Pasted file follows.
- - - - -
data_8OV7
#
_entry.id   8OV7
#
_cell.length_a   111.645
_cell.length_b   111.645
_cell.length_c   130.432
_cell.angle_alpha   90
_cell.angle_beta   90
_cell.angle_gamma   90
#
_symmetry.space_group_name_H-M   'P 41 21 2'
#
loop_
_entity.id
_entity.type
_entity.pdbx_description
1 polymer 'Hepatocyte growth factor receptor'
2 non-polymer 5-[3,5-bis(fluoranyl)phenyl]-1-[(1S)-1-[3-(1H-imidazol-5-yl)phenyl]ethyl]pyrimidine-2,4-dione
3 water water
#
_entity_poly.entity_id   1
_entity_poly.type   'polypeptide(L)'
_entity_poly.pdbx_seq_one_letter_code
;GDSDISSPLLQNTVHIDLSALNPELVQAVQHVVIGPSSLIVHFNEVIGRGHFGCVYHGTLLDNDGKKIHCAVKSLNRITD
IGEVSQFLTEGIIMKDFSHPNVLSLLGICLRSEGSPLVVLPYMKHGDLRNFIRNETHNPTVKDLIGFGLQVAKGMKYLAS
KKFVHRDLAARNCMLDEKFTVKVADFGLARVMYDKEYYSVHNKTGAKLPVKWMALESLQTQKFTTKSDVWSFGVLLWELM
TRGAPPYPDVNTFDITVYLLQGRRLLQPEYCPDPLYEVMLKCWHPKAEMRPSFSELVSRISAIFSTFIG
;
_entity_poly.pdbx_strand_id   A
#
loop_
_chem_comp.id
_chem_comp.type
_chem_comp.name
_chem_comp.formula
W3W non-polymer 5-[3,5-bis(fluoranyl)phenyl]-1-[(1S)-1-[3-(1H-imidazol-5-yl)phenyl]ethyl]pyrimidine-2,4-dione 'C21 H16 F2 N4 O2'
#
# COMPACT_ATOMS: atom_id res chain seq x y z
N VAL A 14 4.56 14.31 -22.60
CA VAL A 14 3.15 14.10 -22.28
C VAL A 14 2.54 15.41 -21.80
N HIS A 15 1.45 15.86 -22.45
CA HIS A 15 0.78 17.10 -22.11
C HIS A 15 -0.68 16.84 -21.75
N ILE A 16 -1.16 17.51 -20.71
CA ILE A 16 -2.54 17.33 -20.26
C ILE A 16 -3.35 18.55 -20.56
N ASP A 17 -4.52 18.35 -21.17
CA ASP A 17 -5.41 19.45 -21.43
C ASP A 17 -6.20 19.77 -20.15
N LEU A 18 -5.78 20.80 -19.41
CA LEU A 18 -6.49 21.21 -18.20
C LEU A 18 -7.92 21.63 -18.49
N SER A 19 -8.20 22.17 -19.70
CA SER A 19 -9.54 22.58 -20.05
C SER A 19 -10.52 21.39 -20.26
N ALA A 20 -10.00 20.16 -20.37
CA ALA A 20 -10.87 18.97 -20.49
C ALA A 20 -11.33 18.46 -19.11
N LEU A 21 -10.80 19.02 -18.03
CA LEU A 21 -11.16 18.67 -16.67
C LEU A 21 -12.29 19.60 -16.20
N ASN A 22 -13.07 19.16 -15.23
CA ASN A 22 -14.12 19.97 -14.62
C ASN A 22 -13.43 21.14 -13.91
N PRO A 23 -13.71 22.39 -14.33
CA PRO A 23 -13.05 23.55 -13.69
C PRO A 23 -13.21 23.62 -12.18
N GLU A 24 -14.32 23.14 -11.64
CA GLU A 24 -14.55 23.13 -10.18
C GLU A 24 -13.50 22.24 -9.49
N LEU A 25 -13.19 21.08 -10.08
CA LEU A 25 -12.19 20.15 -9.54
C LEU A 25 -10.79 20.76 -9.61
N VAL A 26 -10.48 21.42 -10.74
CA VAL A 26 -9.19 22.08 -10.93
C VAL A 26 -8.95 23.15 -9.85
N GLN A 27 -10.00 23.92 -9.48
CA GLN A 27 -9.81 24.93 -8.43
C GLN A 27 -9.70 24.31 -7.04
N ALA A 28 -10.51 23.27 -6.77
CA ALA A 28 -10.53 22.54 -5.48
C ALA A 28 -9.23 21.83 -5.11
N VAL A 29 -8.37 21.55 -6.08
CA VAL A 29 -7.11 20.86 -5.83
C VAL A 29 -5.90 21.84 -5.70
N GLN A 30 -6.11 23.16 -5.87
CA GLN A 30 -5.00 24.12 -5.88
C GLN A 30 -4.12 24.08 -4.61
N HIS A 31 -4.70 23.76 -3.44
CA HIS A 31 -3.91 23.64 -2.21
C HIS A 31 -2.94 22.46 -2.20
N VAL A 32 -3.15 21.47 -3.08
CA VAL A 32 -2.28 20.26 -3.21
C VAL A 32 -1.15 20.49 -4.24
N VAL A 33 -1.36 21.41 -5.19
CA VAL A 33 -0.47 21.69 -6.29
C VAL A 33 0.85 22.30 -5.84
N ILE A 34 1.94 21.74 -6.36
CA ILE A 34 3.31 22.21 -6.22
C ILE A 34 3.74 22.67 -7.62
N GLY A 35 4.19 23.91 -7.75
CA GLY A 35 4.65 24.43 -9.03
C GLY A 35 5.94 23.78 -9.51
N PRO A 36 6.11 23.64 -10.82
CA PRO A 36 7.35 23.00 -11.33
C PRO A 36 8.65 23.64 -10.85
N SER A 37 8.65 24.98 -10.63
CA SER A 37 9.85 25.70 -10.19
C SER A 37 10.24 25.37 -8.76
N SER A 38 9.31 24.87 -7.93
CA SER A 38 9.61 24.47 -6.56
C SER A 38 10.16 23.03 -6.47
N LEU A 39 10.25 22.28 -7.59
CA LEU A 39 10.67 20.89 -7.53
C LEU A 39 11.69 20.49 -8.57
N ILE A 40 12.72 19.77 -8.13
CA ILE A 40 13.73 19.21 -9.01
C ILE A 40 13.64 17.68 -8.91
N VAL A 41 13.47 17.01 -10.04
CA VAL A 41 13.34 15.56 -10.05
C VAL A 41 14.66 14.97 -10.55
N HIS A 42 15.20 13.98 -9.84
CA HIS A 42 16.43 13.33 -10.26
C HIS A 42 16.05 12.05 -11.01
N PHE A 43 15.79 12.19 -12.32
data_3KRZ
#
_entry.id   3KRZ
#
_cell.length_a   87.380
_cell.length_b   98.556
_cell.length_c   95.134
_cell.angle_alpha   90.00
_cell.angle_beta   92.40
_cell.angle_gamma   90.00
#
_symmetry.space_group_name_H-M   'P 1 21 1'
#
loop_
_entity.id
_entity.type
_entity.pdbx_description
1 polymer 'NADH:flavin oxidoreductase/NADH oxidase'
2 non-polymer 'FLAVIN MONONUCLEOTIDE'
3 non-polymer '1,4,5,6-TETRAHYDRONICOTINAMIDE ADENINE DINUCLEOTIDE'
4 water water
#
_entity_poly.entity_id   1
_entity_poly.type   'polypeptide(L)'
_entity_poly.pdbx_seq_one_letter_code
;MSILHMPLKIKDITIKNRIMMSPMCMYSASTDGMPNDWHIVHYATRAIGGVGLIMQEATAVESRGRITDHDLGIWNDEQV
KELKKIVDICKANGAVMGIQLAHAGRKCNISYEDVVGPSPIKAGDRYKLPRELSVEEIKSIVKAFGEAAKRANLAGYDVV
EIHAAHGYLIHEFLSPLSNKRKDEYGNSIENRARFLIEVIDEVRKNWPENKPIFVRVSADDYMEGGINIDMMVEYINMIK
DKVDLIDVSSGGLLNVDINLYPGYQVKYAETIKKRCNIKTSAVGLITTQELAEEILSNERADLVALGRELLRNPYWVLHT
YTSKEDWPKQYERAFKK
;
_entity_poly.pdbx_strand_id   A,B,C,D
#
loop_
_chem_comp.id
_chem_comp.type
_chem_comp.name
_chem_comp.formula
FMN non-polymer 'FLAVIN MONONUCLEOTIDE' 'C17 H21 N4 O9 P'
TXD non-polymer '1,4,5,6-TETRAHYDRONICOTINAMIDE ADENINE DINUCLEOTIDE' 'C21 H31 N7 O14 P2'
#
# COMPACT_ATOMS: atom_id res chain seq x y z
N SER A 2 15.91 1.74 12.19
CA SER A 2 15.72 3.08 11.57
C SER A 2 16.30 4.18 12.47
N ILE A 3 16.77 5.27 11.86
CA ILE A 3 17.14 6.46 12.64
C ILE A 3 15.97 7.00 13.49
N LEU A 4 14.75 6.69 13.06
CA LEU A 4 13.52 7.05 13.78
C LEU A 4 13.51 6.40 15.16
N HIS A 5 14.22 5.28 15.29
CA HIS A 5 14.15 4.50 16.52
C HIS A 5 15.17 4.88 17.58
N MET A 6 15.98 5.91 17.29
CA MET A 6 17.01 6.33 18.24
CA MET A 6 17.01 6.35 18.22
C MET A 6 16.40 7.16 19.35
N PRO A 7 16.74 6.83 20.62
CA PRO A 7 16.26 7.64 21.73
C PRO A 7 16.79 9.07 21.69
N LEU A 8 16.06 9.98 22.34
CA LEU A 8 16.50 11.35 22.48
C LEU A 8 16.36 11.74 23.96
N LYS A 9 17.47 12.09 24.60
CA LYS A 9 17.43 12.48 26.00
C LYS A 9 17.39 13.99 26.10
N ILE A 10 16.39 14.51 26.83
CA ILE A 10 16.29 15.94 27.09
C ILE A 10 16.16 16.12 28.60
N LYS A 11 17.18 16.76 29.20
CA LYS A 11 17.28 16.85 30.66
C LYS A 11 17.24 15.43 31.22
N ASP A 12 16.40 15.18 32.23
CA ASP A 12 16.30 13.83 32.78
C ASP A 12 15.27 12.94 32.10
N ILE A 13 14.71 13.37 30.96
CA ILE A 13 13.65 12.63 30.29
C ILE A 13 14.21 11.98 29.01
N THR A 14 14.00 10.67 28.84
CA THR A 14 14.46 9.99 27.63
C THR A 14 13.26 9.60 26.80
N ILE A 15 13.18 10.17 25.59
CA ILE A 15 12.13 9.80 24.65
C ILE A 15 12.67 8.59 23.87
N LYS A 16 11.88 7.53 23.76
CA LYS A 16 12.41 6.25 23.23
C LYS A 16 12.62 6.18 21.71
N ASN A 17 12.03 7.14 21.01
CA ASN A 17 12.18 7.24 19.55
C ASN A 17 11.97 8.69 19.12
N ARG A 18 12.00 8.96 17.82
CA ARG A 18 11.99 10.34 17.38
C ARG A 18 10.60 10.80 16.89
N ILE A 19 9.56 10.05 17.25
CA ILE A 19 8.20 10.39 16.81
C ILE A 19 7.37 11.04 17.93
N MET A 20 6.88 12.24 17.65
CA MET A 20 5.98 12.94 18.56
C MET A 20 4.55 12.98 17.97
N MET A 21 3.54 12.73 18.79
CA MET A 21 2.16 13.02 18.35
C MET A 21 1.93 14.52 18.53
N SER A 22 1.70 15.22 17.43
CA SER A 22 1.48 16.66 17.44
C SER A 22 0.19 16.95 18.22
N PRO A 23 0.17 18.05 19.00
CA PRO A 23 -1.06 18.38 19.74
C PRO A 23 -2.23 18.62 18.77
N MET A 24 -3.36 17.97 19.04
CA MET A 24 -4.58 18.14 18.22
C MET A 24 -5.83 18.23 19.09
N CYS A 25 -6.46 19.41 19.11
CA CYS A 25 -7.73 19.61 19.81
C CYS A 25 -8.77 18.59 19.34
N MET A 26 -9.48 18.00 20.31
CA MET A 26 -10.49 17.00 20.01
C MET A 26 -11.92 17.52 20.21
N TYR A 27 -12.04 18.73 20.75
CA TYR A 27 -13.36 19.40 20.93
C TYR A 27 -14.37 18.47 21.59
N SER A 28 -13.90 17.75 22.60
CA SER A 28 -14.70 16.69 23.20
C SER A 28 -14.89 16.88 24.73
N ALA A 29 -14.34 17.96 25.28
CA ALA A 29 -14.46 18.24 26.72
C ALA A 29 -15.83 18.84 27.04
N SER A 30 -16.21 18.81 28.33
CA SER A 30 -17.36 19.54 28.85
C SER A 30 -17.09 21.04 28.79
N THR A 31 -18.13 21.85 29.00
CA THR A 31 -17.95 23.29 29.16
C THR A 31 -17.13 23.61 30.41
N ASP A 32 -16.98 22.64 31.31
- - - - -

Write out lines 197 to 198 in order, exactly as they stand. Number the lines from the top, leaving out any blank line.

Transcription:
C ILE A 10 16.16 16.12 28.60
N LYS A 11 17.18 16.76 29.20